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Prof. Dr. Leonie Cornips is researcher Variation linguistics at the Meertens Institute, the Centre for Research and Documentation of Dutch Language and Culture of the Royal Netherlands Academy of Arts and Sciences in Amsterdam. She is also professor and extraordinary chair "Language culture in Limburg" at Maastricht University.
Face to face with Leonie
What is your background in the field of regional and minority languages/education/ multilingualism?
I am trained as a linguist, in the field of syntax and as a sociolinguist dealing with syntactic variation in a regional variety of Dutch in a former coalmining area. The early emergence of this contact variety between Limburgian dialects and Dutch was due to the incoming labour immigration for the coalmines in the beginning of 1900. Soon, after my PhD I started to examine new Dutch varieties like Moroccan-Dutch, Turkish-Dutch and Surinamese-Dutch and the ways of how youngsters in the large cities speak. I coupled this with interest in child acquisition and from a sociolinguistic perspective I examined bilingual children acquiring a complex phenomenon in Dutch, namely grammatical gender. Recently, I’m orienting my research in the Limburg area to anthropolinguistic theory and methodology. I’m investigating the linguistic construction of local and social identities in the Limburg area.
What do you think is the major challenge in your field of work?
The main challenge in my field (with a Labovian, quantitative sociolinguistic background) is to research social categories such as gender, age and social class not a-priori defined but as socially constructed. Language does not simply reflect speakers but speakers are agentive and construct social categories through language. The challenge is to analyse language or dialect as a process and not as a monolithic, fixed and bound object. This has a lot of repercussions since in this perspective the concepts of bilingualism or multilingualism are superfluous. Speakers put into use whatever they need of linguistic features to construct their identities.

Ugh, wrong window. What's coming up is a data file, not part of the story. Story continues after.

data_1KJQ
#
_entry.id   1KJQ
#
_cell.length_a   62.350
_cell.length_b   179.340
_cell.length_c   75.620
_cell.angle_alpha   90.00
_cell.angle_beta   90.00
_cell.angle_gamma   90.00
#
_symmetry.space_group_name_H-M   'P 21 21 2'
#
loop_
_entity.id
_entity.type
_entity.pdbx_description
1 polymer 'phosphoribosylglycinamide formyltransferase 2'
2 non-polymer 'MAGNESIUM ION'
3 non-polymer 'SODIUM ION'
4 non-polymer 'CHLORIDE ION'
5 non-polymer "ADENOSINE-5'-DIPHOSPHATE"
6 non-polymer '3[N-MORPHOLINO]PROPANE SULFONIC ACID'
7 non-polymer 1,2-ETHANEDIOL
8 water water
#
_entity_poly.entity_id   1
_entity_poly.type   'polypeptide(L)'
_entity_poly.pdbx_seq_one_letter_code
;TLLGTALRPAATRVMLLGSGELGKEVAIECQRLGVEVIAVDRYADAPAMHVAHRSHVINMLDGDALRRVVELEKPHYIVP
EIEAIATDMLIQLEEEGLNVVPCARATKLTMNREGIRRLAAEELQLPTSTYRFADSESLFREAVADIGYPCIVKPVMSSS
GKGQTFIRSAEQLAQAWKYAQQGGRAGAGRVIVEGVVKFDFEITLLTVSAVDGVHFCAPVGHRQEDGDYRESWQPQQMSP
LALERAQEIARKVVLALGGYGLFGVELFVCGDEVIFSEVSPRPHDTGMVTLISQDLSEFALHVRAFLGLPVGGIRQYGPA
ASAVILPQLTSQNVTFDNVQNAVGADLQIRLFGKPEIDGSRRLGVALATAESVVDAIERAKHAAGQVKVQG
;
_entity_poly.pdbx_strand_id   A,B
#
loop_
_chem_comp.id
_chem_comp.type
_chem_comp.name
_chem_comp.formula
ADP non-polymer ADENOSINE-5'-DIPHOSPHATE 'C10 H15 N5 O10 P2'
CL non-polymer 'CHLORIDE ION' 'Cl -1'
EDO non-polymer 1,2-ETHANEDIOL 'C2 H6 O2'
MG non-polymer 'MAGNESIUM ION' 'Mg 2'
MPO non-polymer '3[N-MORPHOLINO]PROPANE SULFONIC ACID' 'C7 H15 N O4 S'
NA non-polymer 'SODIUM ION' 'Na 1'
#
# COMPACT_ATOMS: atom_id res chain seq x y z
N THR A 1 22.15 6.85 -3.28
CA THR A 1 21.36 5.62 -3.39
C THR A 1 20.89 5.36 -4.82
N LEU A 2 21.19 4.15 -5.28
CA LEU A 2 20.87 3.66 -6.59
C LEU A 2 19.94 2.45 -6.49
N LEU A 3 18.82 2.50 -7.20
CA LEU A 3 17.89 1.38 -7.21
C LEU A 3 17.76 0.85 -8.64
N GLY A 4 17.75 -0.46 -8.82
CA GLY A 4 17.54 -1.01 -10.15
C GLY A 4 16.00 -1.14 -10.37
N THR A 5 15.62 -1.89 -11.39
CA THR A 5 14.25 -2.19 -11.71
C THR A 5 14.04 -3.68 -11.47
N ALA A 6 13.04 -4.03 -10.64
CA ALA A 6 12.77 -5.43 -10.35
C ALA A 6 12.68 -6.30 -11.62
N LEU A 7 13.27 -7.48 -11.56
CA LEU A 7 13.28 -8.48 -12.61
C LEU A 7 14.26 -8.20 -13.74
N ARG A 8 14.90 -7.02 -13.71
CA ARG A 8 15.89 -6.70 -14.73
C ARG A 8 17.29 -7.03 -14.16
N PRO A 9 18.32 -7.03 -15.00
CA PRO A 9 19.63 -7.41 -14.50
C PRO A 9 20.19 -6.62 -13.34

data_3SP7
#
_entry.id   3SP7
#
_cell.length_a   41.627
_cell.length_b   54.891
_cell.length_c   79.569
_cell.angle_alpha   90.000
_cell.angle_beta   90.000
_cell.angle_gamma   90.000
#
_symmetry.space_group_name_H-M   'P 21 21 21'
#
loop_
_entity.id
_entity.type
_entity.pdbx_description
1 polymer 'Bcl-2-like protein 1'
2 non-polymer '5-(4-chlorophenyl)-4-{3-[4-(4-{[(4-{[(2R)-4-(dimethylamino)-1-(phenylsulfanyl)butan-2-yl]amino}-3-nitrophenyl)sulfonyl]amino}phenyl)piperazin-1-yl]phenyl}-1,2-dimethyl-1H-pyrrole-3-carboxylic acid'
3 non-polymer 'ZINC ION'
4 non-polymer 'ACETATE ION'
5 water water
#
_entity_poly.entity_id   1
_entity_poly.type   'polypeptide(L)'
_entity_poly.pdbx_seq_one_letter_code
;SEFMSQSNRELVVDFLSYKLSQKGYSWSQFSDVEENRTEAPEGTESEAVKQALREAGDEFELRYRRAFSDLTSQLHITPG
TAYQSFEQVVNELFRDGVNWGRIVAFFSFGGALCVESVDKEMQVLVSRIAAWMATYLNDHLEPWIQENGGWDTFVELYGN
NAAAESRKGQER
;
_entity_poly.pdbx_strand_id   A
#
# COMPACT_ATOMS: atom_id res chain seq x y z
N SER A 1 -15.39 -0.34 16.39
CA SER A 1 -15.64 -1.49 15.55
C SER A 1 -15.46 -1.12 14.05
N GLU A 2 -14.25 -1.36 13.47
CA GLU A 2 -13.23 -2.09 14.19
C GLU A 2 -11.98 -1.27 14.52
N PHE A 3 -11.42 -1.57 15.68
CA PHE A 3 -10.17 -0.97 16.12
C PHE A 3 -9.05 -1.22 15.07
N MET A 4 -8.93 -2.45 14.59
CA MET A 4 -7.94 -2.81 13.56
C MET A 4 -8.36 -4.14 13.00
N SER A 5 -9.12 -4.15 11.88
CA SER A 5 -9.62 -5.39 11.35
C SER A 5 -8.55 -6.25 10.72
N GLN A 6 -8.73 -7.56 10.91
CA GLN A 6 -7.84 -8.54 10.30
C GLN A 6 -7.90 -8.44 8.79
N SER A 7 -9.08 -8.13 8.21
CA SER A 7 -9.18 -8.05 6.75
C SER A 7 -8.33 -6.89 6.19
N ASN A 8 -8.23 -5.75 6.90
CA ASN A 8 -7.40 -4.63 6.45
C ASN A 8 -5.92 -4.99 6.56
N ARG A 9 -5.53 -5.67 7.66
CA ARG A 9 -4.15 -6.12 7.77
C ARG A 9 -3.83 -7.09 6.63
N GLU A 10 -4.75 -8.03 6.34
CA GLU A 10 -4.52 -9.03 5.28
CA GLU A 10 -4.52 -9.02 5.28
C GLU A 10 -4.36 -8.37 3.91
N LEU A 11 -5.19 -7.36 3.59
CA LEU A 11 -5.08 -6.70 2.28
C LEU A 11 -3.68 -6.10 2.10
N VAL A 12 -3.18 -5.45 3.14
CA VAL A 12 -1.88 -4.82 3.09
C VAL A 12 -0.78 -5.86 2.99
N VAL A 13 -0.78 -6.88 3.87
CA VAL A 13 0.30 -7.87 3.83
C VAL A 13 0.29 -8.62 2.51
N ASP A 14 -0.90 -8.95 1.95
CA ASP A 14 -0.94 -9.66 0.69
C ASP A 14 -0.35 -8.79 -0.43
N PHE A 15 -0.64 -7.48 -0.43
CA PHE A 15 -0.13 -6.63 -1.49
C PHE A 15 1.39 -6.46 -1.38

What is one of the hottest new projects / items you are working on?
The newest project (together with Kirsten van den Heuij and Elma Blom) aims to address the question whether children growing up in a bidialectal communities experience problems in the acquisition of standard Dutch vocabulary when acquiring dialect as well. The first results of 87 tested children show that the answer is negative. I now look forward to finding out whether these children have cognitive benefits of their bidialectism in comparison with the children who have a more monolingual output on the vocabulary tasks.
Another project (together with Vincent de Rooij) is about conceptualising the notion ‘belonging’ in sociolinguistics; therefore we analyse our fieldwork of carnival in the Limburg area.
Are there any important references such as articles, links, etc. you would like to mention?
- Leonie Cornips and Vincent de Rooij (2015 , forthcoming). Belonging through Language-cultural Practices in the Periphery. Anthropological Journal of European Cultures.
- Cornips, L., J. Jaspers & V. de Rooij (2015). The politics of labelling youth vernaculars in the Netherlands and Belgium. Language, Youth and Identity in the 21st Century: Linguistic Practices Across Urban Spaces. J. Nortier & B. Svendsen (eds.). Cambridge: Cambridge University Press. pp 45-70
- Cornips, L. (2014). Language contact, linguistic variability and the construction of local identities. In Tor A. Åfarlí & Brit Mæhlum (Eds.), The sociolinguistics of grammar (pp. 67-90).
- Cornips, L. (2014) Socio-Syntax and variation in acquisition: problematizing bidialectal and bilingual acquisition Linguistic Variation 14.1: 1-25.
- Cornips, L. & Rooij, V. de (2013). Selfing and othering through categories of race, place, and language among minority youths in Rotterdam, The Netherlands. In P. Siemund, I. Gogolin, M.E. Schulz & J. Davydova (Eds.), Multilingualism and Language Diversity in Urban Areas: Acquisition, identities, space, education (pp. 129-164). Amsterdam: John Benjamins.